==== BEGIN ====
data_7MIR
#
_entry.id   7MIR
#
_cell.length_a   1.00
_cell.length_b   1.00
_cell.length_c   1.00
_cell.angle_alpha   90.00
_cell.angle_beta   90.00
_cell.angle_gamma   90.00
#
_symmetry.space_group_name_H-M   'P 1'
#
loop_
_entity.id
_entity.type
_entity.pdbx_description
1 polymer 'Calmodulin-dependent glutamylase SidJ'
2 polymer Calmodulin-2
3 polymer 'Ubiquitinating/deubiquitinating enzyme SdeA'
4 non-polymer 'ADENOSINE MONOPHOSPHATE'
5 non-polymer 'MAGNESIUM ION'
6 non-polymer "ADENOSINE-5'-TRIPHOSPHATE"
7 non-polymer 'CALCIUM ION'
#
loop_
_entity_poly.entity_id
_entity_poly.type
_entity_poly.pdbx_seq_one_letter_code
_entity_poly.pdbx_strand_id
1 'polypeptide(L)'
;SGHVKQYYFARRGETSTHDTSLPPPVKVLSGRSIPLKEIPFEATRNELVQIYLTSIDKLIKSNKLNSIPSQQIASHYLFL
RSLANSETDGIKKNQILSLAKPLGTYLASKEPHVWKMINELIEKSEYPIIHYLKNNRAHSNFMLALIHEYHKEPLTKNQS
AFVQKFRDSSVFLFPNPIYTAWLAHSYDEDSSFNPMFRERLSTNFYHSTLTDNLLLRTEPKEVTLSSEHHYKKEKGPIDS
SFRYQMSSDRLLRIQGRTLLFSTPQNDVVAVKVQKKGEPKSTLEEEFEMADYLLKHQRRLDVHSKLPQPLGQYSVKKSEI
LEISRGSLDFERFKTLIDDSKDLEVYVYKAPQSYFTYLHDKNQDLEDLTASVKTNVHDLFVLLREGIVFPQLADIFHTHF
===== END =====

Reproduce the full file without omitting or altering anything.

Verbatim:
data_7MIR
#
_entry.id   7MIR
#
_cell.length_a   1.00
_cell.length_b   1.00
_cell.length_c   1.00
_cell.angle_alpha   90.00
_cell.angle_beta   90.00
_cell.angle_gamma   90.00
#
_symmetry.space_group_name_H-M   'P 1'
#
loop_
_entity.id
_entity.type
_entity.pdbx_description
1 polymer 'Calmodulin-dependent glutamylase SidJ'
2 polymer Calmodulin-2
3 polymer 'Ubiquitinating/deubiquitinating enzyme SdeA'
4 non-polymer 'ADENOSINE MONOPHOSPHATE'
5 non-polymer 'MAGNESIUM ION'
6 non-polymer "ADENOSINE-5'-TRIPHOSPHATE"
7 non-polymer 'CALCIUM ION'
#
loop_
_entity_poly.entity_id
_entity_poly.type
_entity_poly.pdbx_seq_one_letter_code
_entity_poly.pdbx_strand_id
1 'polypeptide(L)'
;SGHVKQYYFARRGETSTHDTSLPPPVKVLSGRSIPLKEIPFEATRNELVQIYLTSIDKLIKSNKLNSIPSQQIASHYLFL
RSLANSETDGIKKNQILSLAKPLGTYLASKEPHVWKMINELIEKSEYPIIHYLKNNRAHSNFMLALIHEYHKEPLTKNQS
AFVQKFRDSSVFLFPNPIYTAWLAHSYDEDSSFNPMFRERLSTNFYHSTLTDNLLLRTEPKEVTLSSEHHYKKEKGPIDS
SFRYQMSSDRLLRIQGRTLLFSTPQNDVVAVKVQKKGEPKSTLEEEFEMADYLLKHQRRLDVHSKLPQPLGQYSVKKSEI
LEISRGSLDFERFKTLIDDSKDLEVYVYKAPQSYFTYLHDKNQDLEDLTASVKTNVHDLFVLLREGIVFPQLADIFHTHF